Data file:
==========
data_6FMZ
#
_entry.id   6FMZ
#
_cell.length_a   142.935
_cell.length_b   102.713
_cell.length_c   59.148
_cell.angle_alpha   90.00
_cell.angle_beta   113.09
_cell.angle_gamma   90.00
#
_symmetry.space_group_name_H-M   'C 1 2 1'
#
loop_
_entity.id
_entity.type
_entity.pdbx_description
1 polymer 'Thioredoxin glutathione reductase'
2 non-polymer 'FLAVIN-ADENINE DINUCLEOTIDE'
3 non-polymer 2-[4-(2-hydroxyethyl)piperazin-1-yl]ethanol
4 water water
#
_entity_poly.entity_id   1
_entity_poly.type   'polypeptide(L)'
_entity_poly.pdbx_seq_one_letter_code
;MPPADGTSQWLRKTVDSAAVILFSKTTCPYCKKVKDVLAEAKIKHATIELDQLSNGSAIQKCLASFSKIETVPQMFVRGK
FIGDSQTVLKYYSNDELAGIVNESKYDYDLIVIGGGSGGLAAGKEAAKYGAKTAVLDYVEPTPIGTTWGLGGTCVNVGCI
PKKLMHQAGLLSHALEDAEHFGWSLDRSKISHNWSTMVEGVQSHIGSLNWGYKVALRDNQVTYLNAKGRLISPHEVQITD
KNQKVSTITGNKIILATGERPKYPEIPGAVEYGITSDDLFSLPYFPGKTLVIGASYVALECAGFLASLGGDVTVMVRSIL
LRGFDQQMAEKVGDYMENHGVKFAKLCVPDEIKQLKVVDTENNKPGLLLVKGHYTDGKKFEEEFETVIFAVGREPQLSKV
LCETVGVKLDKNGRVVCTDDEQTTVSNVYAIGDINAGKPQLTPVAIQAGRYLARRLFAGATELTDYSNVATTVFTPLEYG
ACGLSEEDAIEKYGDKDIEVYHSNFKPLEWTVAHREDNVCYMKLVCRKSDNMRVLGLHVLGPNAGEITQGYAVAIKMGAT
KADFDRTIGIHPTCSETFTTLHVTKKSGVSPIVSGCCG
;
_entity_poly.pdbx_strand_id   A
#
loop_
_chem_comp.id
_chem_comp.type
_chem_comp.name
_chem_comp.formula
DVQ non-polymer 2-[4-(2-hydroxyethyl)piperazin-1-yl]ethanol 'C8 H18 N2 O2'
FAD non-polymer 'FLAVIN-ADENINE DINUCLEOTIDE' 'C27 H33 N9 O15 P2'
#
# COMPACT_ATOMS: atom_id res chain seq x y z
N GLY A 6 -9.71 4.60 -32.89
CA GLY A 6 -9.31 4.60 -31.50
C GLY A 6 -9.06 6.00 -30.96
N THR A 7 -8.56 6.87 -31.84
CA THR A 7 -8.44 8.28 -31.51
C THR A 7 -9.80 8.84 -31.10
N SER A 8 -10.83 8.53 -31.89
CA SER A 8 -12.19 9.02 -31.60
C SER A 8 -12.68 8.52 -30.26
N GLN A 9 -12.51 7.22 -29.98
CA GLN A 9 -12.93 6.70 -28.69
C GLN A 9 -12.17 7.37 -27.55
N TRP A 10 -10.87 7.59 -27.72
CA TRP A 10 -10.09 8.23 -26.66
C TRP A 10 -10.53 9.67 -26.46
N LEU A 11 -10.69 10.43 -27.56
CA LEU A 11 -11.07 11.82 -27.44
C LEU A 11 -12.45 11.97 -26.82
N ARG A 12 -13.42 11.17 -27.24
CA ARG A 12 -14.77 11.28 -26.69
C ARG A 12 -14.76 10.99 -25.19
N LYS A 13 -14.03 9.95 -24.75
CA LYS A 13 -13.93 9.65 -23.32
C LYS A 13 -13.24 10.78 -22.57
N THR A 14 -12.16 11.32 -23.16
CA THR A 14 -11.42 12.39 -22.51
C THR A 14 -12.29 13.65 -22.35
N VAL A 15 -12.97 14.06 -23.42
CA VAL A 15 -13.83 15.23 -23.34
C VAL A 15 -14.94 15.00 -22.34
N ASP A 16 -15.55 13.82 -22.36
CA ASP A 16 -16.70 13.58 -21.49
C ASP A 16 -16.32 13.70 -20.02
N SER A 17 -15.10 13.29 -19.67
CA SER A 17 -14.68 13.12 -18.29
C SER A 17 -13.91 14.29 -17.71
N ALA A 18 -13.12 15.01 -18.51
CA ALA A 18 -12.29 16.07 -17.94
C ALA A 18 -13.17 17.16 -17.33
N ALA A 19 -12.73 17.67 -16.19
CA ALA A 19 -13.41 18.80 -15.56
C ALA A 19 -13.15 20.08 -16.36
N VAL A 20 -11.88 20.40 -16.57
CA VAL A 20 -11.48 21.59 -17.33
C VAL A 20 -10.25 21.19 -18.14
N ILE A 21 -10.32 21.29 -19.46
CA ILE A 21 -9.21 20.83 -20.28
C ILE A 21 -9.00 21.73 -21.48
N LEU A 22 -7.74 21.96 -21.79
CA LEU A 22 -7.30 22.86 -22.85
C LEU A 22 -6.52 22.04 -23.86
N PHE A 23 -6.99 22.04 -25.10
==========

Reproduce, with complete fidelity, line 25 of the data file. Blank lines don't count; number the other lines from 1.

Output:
_entity_poly.pdbx_seq_one_letter_code